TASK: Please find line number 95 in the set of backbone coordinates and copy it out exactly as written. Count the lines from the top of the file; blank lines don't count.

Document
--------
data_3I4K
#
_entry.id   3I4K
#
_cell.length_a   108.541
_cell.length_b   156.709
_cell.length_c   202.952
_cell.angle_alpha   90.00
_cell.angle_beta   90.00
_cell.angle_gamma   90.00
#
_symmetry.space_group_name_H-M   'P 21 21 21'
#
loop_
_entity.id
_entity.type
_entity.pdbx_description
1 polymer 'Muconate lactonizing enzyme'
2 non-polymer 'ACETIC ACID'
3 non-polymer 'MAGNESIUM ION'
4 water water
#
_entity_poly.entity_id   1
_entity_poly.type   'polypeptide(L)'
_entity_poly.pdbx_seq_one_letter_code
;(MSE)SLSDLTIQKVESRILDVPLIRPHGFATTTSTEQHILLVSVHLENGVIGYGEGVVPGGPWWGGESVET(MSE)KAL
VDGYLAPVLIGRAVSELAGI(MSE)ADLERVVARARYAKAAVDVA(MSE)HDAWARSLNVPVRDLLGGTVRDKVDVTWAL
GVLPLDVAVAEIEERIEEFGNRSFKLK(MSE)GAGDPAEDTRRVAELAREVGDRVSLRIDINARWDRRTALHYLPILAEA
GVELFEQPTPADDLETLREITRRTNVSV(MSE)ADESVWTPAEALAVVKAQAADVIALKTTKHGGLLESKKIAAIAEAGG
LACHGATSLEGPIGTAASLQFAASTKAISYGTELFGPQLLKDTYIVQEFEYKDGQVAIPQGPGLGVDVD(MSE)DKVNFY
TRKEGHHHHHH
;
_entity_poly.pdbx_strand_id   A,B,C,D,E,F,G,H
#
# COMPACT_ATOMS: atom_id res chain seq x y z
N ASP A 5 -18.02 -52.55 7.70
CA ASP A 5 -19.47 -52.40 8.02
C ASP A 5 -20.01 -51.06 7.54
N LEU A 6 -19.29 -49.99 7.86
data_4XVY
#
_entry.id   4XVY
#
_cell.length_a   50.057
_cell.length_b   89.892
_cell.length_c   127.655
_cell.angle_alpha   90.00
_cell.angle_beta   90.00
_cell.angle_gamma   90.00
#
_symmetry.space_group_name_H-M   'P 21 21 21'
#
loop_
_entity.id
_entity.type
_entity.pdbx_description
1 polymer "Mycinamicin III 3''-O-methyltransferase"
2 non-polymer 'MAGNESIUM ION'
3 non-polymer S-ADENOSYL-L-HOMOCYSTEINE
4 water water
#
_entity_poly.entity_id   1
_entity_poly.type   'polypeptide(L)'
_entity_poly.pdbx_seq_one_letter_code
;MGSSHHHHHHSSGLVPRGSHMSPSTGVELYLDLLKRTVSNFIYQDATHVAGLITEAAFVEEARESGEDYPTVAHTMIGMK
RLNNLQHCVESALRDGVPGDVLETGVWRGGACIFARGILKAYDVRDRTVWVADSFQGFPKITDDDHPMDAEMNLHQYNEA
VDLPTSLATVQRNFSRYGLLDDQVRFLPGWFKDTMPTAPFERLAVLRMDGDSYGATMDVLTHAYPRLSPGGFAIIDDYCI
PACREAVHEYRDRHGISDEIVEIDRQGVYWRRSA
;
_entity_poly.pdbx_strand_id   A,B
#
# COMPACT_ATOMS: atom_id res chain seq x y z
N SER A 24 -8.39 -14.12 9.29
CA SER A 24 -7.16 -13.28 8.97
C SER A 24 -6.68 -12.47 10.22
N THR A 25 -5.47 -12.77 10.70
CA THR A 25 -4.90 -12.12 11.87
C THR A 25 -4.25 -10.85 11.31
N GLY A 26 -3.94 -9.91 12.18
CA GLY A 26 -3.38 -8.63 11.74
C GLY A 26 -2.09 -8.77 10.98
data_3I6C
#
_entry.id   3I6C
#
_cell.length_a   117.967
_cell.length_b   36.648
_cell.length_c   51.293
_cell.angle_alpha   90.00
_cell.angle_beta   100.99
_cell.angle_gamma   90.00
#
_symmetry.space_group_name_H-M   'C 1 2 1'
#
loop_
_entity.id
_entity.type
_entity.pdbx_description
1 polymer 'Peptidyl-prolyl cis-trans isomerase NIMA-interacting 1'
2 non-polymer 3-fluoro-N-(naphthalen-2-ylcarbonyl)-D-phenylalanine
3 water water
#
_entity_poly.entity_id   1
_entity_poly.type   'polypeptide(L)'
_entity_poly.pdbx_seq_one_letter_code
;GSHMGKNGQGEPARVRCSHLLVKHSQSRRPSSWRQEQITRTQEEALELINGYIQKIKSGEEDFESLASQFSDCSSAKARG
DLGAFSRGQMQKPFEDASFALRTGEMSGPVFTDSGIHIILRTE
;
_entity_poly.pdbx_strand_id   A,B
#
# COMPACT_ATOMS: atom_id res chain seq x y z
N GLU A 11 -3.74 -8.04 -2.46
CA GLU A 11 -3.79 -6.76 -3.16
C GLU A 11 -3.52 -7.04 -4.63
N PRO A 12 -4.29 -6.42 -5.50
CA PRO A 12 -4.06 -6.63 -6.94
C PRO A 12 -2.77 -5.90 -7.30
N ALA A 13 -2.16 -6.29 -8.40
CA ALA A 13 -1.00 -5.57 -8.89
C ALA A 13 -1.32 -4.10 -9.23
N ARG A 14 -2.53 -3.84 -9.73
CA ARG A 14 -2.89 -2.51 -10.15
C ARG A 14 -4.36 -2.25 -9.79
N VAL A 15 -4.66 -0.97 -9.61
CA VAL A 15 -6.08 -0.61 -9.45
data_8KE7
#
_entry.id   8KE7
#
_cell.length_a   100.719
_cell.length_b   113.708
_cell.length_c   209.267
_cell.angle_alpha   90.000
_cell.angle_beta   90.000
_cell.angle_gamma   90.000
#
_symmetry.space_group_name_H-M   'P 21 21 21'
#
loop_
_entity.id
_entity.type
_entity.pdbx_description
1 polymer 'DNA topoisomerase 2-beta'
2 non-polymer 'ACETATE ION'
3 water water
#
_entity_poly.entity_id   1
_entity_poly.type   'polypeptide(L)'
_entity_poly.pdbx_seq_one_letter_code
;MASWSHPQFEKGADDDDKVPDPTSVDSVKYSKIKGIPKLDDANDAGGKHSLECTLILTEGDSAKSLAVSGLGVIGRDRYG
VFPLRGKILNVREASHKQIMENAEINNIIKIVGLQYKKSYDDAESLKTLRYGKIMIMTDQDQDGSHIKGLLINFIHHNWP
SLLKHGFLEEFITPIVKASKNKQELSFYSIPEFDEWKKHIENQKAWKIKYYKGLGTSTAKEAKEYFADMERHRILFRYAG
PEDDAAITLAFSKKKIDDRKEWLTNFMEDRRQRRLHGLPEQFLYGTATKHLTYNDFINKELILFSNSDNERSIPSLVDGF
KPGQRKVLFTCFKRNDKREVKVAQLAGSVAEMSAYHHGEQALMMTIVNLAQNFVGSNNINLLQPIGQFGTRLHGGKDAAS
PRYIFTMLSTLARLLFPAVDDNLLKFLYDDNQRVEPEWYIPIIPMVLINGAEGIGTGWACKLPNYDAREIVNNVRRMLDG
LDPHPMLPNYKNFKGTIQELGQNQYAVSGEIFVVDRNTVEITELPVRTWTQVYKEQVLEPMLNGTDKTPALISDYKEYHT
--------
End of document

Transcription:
loop_